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July 28, 2004.


The opinion of the court was delivered by: NORMA SHAPIRO, Senior District Judge


Plaintiff, William J. Brophy ("Brophy"), alleging age discrimination in violation of the Age Discrimination in Employment Act ("ADEA"), 29 U.S.C. § 626(b) and the Pennsylvania Human Relations Act, ("PHRA"), 43 Pa. C.S. § 951 et seq., filed this action on July 15, 2003. Defendant, the City of Philadelphia, moving for summary judgment, argues Brophy's ADEA and PHRA claims are barred as a matter of law.


  Brophy is seventy-six (76) years old, and was formerly employed by the Philadelphia Police Department as a Police Officer, Detective and Sergeant, with almost ten years of service. After he voluntarily left City employment, he served as a Special Agent with the Federal Bureau of Investigation, a Police Commissioner of two police departments, and as regional security director for a national retailer and a major local hospital. For approximately ten years prior to his current application to the City of Philadelphia Police Department ("Police Department"), Brophy served in a civilian position with the Camden County Sheriff's Office.

  On February 23, 2000, at the age of 73, Brophy submitted an application to the Police Department for the position of Philadelphia Police Officer Recruit. He subsequently took the written and oral exams, and submitted to the medical evaluations and background investigations. On January 26, 2001, he was informed he would not be hired because he did not meet the one year Philadelphia residency requirement. He denies he did not meet the residency requirement, because while still working in New Jersey, he had become estranged from his wife and moved to Philadelphia in 1998.

  On February 28, 2001, Brophy filed a complaint with the Pennsylvania Human Relations Commission ("PHRC"). The matter was dually filed with the EEOC under the Charge Number 17F2001-016939. The complaint alleged that the continued background investigation and other actions by the City were discriminatory and harassing actions based on his age. Following an investigation by the PHRC, the City agreed to accept Brophy into the "next class offered by the Police Department" after he had again passed a polygraph and physical examination. Plaintiff passed the exams and was appointed to the Philadelphia Police Academy ("the Academy") on October 15, 2001. Based on the agreement to hire, Brophy's EEOC/PHRC claim was closed.

  He alleges that when he entered the Academy, he was entitled to a "Waiver of Training" under the Municipal Police Officer Education and Training Act, 37 P.S. § 203.12 ("The Act"). The Act allows waiver of certification standards, in lieu of participating in the full Academy training program, for police officers trained prior to 1974 with more than five years of service. An individual officer's department is solely responsible for submitting a waiver application to the Municipal Police Officer Education and Training Commission. Brophy contends he qualified for waiver but the City refused to submit a waiver application on his behalf.

  When Brophy was admitted to the Academy in October 2001, the City of Philadelphia had no written policy regarding waivers, and each application was decided on a case-by-case basis. According to the Academy's Captain, Arthur Grover, at the time plaintiff entered the Academy, a waiver of training was granted to a police recruit only if the recruit had been a prior member of the Philadelphia Police Department, and/or the recruit had been a municipal officer within the past few years. Because it had been twenty-six years from the time Brophy had been a police officer on the streets until he entered the Academy, the City declined to submit a waiver application on his behalf.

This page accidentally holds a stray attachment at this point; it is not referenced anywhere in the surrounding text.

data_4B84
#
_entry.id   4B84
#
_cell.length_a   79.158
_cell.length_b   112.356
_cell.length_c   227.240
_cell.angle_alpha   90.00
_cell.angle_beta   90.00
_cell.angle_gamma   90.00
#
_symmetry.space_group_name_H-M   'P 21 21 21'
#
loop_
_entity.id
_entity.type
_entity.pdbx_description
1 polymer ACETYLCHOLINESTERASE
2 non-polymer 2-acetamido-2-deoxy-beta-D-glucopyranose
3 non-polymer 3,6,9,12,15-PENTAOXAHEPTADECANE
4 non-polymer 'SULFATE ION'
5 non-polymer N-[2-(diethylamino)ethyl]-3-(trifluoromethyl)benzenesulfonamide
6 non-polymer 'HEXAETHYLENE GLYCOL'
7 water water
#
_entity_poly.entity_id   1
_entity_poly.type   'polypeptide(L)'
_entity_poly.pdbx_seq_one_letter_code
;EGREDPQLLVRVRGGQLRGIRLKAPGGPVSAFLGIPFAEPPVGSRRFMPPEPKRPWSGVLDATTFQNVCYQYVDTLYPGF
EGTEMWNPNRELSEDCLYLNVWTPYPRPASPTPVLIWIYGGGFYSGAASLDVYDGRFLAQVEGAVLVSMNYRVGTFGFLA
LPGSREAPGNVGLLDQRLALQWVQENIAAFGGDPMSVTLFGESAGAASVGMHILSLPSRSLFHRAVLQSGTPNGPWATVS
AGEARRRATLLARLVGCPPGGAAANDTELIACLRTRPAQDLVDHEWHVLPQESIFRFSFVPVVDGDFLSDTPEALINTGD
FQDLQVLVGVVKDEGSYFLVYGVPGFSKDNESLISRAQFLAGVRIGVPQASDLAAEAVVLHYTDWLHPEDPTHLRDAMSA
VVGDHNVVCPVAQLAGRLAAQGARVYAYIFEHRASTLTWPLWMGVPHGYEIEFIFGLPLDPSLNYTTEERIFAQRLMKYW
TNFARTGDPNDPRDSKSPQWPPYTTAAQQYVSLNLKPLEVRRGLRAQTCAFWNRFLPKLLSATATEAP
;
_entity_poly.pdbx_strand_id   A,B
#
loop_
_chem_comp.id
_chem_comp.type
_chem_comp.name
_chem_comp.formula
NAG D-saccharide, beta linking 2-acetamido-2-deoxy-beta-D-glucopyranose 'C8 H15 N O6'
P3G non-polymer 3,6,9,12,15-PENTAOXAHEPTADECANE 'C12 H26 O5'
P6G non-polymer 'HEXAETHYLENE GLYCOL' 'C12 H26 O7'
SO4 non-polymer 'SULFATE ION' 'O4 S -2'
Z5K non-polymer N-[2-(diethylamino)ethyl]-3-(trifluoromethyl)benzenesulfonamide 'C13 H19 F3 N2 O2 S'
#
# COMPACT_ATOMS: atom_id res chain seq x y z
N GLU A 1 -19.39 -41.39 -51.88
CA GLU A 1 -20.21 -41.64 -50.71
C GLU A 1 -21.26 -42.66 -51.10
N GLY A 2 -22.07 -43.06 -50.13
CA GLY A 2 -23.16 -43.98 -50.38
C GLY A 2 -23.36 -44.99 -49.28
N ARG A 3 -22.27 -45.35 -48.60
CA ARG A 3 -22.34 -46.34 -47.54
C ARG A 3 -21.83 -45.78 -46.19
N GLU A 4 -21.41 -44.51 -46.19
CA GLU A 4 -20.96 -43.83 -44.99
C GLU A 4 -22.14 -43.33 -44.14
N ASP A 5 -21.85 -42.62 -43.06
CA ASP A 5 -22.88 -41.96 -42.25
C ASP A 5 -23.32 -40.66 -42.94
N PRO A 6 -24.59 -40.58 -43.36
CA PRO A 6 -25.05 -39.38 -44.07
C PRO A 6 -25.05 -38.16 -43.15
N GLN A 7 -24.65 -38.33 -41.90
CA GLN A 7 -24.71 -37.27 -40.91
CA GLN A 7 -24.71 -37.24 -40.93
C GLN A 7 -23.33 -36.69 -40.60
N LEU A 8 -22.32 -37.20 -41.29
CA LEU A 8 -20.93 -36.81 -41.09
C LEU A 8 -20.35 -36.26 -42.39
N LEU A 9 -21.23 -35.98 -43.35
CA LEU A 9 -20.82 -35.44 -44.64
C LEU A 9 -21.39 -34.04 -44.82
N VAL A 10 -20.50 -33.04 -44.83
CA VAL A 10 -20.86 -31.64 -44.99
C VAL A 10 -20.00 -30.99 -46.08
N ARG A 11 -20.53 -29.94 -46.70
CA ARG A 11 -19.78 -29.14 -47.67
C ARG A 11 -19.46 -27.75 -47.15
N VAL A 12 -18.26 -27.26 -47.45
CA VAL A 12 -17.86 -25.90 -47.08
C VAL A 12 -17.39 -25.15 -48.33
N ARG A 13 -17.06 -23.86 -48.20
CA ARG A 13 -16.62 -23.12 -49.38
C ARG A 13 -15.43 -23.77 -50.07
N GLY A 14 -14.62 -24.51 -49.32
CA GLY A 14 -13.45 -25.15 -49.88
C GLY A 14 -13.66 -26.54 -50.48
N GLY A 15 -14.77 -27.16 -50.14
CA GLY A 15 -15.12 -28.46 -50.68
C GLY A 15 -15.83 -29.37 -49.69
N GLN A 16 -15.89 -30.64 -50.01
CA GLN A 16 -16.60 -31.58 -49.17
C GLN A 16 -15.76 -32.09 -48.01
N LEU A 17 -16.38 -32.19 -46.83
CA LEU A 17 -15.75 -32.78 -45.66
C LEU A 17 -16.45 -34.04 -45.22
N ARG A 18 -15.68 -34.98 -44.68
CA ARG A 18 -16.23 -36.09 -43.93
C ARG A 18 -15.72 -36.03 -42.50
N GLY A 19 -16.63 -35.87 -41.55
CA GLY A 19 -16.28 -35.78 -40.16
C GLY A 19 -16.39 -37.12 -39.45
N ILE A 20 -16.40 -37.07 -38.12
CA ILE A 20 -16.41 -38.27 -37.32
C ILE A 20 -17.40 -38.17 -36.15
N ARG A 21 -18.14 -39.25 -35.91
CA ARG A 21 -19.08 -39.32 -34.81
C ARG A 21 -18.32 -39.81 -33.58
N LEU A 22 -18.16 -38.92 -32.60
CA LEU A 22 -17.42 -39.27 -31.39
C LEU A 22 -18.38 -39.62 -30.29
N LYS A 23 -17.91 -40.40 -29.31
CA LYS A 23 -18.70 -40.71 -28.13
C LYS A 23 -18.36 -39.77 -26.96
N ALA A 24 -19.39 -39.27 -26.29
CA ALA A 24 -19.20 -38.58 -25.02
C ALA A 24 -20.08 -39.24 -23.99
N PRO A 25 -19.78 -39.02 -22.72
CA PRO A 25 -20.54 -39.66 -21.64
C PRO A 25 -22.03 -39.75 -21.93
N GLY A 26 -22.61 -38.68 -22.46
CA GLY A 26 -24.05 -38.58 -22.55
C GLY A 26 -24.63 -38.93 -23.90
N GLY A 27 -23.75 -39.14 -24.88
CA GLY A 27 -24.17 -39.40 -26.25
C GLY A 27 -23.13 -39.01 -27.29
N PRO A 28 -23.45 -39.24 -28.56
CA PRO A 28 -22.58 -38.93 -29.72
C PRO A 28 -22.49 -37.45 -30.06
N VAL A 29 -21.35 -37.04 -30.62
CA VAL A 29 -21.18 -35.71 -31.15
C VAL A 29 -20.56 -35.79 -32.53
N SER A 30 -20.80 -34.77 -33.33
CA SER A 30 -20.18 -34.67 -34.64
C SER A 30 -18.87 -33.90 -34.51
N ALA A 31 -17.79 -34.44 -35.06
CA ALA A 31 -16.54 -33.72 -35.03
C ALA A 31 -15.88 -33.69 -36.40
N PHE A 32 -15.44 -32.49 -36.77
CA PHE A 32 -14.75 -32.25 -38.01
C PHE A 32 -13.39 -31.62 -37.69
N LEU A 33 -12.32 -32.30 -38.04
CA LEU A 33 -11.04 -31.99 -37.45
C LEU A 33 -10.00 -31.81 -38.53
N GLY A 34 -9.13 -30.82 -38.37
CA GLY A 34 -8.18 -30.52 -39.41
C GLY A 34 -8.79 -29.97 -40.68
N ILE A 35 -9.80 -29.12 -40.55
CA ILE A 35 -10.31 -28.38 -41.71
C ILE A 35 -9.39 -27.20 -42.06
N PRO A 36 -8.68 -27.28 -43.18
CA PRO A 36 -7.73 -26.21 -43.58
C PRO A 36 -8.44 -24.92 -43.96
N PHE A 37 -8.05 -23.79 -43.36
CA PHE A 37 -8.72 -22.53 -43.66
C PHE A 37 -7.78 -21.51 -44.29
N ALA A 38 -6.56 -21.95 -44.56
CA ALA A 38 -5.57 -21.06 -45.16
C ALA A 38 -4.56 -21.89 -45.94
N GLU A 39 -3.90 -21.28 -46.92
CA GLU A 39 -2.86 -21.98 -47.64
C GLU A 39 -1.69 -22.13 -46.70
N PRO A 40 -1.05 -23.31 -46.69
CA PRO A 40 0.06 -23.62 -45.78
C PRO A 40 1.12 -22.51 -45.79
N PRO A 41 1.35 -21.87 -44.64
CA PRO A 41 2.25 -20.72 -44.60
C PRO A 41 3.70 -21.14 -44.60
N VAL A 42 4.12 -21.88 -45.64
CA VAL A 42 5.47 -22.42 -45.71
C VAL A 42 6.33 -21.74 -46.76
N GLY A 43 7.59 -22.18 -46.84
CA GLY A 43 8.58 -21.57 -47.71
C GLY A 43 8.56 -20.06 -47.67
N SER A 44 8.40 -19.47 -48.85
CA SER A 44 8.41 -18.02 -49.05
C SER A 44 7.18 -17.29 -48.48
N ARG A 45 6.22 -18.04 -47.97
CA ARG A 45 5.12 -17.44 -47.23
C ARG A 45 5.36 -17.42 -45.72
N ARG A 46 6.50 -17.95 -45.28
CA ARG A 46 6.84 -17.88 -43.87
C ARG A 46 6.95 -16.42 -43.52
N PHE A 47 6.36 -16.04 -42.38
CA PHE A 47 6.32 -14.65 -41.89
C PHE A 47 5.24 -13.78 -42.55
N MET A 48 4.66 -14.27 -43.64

Brophy was 74 years old when he entered the Philadelphia Police Officer Recruit training class. He alleges he was singled out for harassment and discrimination because of his age. First, Brophy received significant media attention for his attempts to rejoin the Department. As a result, he was ridiculed in front of his classmates, spoken to privately by Academy administrative officials and required to sign confidentiality agreements.

  Brophy alleges he was frequently singled out or disciplined when other students were not. Brophy was among the first of the recruits to clean toilets, was spoken to in a demeaning manner before his peers on repeated occasions by an academy instructor, Police Officer Halasa, and frequently disciplined for lateness and cheating which he denies.

  On March 29, 2002, Brophy was informed that he did not pass the night-firing firearms examination. Following his failure, he was assured that he would have the opportunity to pass the examination after remedial training and could graduate as scheduled.

  On June 5, 2002, Brophy's class had its final physical examination. Brophy was weighed, and was tested in sit-ups, bench press, and stretching. The class was also required to run 1.5 miles by required times on a matrix based on gender and age. Exh. 15, Academy Physical Requirements Matrix. The age groups were in ten year increments: those recruits 60 years of age or older were required to run the 1.5 miles in 16:07 minutes. Id. Brophy's time was 18:05 minutes.

  Brophy was then informed that he would be terminated for failing two of the Academy requirements, dismissed from the training class, and denied the opportunity to be hired by the Police Department. On June 12, 2002 he dually filed a complaint with the Equal Employment Opportunity Commission ("EEOC") and the Pennsylvania Human Rights Commission ("PHRC"). Brophy's charge of discrimination states he was entitled to a waiver of training and failing him on the firearms and ...

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